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  • marckaye91



It is a gift when you can provide meaning to so many.

I, like millions of others, was surprised and upset to learn that David Bowie passed away yesterday. I, also like millions of others, never knew him and felt a sort of relative sadness that I hadn’t felt for other celebrities with recent passings.

Maybe it’s my perception, but it seems that the conversation on social media around David Bowie has been beyond what I would have expected with so many people sharing their thoughts – even more so, than say when Robin Williams passed away. Maybe it’s because Bowie kept his illness to himself and closest confidants and in this age of “news as it’s happening”, we had a real shocked reaction to something tragic after it was too late, rather than as it was occurring.

I listened to a few interviews from the past couple of decades and it is clear that David Bowie was a true artist and non-conformist in many ways, but it is also clear that he was simply a man with love for art and work. Who really knows what he meant to his wife, children and closest family and friends? What is clear, however, is that Bowie, his music, his art or a combination therein did mean something to millions over long periods of time.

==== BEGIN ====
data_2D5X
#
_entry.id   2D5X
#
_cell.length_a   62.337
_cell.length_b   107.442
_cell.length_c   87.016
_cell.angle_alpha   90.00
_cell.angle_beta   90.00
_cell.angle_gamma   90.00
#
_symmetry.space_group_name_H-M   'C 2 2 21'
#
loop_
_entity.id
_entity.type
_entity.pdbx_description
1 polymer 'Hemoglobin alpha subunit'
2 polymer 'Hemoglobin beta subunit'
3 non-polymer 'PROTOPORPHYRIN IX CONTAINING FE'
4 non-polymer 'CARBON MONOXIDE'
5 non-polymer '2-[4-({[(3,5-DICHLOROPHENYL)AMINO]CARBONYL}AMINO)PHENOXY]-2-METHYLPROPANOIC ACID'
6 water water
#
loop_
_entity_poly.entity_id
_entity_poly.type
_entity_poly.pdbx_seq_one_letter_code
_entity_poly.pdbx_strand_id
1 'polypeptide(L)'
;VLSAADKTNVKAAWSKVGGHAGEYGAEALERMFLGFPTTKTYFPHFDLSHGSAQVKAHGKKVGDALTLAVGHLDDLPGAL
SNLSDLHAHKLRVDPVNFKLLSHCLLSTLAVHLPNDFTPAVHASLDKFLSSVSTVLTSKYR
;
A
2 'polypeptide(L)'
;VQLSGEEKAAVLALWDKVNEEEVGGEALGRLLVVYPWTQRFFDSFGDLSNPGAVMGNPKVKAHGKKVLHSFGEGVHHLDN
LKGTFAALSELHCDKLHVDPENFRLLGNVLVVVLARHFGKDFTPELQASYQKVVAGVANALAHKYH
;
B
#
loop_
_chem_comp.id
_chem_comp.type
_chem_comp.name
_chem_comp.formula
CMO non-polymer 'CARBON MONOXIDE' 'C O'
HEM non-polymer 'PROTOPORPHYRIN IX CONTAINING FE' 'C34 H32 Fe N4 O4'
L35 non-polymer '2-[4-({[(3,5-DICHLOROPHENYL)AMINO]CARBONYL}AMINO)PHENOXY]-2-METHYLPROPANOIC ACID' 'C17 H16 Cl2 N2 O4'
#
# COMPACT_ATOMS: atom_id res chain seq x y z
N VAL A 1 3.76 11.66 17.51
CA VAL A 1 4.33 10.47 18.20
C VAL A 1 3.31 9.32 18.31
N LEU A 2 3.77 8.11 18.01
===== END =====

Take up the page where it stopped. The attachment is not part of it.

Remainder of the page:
And here is where I think the collective sympathy lies on hearing of the news of Bowie’s death – the meaning. Much like recalling where we may have been during historic events both good and bad (Nixon’s resignation, Diana’s wedding and death, 9-11, or learning that a loved one was about to become a parent), David Bowie seems to be attached to great meaning – and in a very positive way – to so many people’s lives.

For me, it was just remembering listening to “old” Bowie in my first apartment after college, alone, realizing that there was so much more than his 1983 “Let’s Dance” album. I must have replayed “Hero’s” dozens of times. For others it is around a concert, a relationship, and the list goes on and on. And throughout all of this, he was David Bowie. Truthfully, little is known about Bowie beyond the artist unlike the incessant reality-driven world of today’s celebrities. That’s the way it should be because we then get to place meaning to the artist, to the music and to the time in a way that reflects and embodies what we need it to when we need it to. I can’t imagine that one will be able to say the same of the Beebs.

Until next time,


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